Anyone who has flown a hobby drone knows the technology’s biggest weakness — limited flight time due to inferior battery technology. A 10-minute flight time is an all-too-harsh reality, but you can only stuff so much batteries into a drone before you start affecting its flight. A new drone from Boston drone maker CyPhy Works solves this power problem by using a very small filament that is attached to the drone and that serves as a continuous power supply.
The new Parc drone is designed for aerial surveillance and can fly indefinitely using a micro-filament that sends both power and data from a base station to the drone. The drone remains tethered while airborne, which means it can fly for a long time, but not very far from its base. “It’s basically a robot with unlimited time-of-flight,” said CyPhy Works founder Helen Greiner, who spoke recently at the EmTech 2015 conference in Cambridge, Massachusetts.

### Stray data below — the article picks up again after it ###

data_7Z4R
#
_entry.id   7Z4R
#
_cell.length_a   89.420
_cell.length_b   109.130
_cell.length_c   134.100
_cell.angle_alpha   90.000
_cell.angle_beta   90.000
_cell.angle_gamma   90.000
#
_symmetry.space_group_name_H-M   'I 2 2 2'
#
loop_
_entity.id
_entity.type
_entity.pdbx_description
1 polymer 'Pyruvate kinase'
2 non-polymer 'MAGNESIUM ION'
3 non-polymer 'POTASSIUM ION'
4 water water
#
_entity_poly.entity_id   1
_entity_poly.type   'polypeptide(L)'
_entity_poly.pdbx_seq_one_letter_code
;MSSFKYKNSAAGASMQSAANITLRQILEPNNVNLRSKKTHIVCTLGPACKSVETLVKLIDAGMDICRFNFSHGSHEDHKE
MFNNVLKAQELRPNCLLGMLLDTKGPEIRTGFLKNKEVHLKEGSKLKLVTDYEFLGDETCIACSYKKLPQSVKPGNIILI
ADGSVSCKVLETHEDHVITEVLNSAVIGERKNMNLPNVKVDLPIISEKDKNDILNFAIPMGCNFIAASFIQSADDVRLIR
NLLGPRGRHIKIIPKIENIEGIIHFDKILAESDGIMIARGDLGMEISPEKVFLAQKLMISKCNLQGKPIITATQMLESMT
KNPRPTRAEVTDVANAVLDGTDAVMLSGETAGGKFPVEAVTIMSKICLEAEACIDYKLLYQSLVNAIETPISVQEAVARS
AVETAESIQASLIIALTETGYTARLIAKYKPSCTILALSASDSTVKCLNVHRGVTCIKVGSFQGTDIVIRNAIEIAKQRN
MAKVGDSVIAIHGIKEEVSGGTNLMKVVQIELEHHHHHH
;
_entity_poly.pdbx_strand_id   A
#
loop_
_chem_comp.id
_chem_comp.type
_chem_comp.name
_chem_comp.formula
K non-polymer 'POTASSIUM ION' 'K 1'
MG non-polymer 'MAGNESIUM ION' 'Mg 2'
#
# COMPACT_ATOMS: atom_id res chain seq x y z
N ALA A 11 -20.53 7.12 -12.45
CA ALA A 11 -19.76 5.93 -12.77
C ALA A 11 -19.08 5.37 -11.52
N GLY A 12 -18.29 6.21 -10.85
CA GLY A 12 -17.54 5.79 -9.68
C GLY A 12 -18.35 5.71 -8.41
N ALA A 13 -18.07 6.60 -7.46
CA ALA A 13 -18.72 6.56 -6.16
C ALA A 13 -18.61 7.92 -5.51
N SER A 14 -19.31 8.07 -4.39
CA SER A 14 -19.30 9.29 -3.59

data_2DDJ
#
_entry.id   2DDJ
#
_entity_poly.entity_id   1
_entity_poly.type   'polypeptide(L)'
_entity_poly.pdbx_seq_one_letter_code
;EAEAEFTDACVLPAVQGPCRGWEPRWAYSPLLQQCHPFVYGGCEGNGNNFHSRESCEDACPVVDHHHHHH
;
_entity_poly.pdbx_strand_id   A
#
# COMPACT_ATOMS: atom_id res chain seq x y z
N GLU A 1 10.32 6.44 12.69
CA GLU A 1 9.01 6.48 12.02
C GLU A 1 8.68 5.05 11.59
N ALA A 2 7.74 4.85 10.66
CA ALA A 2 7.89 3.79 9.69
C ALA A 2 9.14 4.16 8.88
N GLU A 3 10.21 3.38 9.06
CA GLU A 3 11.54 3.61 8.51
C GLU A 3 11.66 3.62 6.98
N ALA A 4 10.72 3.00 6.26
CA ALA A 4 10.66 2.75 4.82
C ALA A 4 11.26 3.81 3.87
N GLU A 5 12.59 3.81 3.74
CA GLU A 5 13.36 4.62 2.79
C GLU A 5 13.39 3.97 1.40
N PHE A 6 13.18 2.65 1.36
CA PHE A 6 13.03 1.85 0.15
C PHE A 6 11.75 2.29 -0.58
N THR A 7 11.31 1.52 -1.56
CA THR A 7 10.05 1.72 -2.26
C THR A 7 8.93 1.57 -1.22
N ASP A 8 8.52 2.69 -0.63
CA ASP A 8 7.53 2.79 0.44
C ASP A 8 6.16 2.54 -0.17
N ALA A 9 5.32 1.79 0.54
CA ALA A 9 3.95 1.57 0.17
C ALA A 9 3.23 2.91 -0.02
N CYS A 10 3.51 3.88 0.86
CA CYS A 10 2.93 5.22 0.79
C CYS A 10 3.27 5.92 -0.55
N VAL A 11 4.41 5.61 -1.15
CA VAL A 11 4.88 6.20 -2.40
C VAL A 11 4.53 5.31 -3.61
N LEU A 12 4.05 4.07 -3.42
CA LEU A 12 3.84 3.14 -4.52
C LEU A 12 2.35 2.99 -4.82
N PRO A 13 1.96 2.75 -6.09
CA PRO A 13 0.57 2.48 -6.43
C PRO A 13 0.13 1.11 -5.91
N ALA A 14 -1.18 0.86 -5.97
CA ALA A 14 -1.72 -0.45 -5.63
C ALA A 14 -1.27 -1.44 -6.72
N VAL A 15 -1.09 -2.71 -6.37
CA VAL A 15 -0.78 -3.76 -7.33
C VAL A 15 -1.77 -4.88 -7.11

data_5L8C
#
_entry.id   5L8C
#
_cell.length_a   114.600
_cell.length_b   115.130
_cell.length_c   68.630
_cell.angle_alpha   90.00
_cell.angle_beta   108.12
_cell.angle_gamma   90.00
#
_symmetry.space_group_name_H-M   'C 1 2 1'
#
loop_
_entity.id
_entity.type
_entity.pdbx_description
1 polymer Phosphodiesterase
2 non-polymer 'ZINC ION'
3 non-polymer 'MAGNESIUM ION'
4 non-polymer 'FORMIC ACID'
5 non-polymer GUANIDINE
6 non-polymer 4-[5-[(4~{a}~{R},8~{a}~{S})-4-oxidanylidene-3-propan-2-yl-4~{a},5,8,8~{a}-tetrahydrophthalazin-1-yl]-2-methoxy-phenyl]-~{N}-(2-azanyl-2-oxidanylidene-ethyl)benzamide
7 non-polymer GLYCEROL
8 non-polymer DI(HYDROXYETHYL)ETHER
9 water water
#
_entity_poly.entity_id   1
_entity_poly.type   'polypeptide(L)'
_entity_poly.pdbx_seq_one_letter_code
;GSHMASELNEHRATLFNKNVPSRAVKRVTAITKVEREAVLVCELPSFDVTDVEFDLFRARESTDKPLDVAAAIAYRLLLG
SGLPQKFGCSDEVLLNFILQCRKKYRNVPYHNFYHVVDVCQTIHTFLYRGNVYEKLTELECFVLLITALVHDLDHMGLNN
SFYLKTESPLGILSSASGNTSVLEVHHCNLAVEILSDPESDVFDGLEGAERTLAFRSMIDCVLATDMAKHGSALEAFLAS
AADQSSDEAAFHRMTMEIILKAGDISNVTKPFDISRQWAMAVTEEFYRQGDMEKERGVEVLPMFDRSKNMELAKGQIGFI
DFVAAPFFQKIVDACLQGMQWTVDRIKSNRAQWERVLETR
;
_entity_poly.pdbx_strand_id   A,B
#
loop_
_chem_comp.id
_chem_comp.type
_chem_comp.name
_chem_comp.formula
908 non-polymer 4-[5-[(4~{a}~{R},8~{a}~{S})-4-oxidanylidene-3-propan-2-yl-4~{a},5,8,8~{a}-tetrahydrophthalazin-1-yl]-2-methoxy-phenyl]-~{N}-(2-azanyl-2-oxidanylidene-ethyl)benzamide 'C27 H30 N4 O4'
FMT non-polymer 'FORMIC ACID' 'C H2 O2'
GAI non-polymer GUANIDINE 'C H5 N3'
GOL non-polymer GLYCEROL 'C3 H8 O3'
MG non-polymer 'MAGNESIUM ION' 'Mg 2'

The micro-filament tether is thinner than an average headphone cable and serves a secondary purpose — it also can be used to reel in the drone if necessary. The six-rotor drone is capable of autonomous flight and includes a camera with night-vision infrared. CyPhy Works officially launched the Parc this week to the commercial market after it obtained an FAA exemption that allows customers to fly the drone for commercial purposes.
CyPhy Works recently received $22 million in funding and is using this capital to advance its various drone technologies. Beside its Parc surveillance drone, the company also is developing an untethered drone for UAV enthusiasts and a delivery drone with swiveling rotors that allow it take off or land as a drone, and then fly as a plane. Delivery company UPS reportedly is interested in this drone delivery technology and has provided funding to the Boston startup.